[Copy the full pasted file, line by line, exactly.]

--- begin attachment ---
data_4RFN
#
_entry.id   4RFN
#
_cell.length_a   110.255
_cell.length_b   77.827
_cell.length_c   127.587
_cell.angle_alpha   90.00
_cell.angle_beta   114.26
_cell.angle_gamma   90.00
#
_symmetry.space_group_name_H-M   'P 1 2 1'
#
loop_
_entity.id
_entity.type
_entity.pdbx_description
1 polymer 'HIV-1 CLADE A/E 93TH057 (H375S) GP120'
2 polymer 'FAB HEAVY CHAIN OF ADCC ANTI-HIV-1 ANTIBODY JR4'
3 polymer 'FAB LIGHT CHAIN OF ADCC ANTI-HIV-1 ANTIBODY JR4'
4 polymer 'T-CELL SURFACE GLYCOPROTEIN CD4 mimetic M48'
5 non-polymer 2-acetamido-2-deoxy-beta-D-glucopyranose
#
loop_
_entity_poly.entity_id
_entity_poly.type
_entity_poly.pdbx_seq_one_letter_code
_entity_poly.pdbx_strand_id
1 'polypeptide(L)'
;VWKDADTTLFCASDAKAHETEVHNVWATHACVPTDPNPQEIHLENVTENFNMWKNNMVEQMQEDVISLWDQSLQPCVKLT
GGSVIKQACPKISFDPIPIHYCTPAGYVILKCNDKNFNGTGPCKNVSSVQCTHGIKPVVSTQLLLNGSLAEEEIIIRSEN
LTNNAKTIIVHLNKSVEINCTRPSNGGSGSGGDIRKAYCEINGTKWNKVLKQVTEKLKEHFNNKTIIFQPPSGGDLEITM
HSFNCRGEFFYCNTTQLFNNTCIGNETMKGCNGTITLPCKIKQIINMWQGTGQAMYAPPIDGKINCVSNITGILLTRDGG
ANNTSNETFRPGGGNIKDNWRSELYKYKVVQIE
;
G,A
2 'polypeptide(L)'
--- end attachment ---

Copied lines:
data_4RFN
#
_entry.id   4RFN
#
_cell.length_a   110.255
_cell.length_b   77.827
_cell.length_c   127.587
_cell.angle_alpha   90.00
_cell.angle_beta   114.26
_cell.angle_gamma   90.00
#
_symmetry.space_group_name_H-M   'P 1 2 1'
#
loop_
_entity.id
_entity.type
_entity.pdbx_description
1 polymer 'HIV-1 CLADE A/E 93TH057 (H375S) GP120'
2 polymer 'FAB HEAVY CHAIN OF ADCC ANTI-HIV-1 ANTIBODY JR4'
3 polymer 'FAB LIGHT CHAIN OF ADCC ANTI-HIV-1 ANTIBODY JR4'
4 polymer 'T-CELL SURFACE GLYCOPROTEIN CD4 mimetic M48'
5 non-polymer 2-acetamido-2-deoxy-beta-D-glucopyranose
#
loop_
_entity_poly.entity_id
_entity_poly.type
_entity_poly.pdbx_seq_one_letter_code
_entity_poly.pdbx_strand_id
1 'polypeptide(L)'
;VWKDADTTLFCASDAKAHETEVHNVWATHACVPTDPNPQEIHLENVTENFNMWKNNMVEQMQEDVISLWDQSLQPCVKLT
GGSVIKQACPKISFDPIPIHYCTPAGYVILKCNDKNFNGTGPCKNVSSVQCTHGIKPVVSTQLLLNGSLAEEEIIIRSEN
LTNNAKTIIVHLNKSVEINCTRPSNGGSGSGGDIRKAYCEINGTKWNKVLKQVTEKLKEHFNNKTIIFQPPSGGDLEITM
HSFNCRGEFFYCNTTQLFNNTCIGNETMKGCNGTITLPCKIKQIINMWQGTGQAMYAPPIDGKINCVSNITGILLTRDGG
ANNTSNETFRPGGGNIKDNWRSELYKYKVVQIE
;
G,A
2 'polypeptide(L)'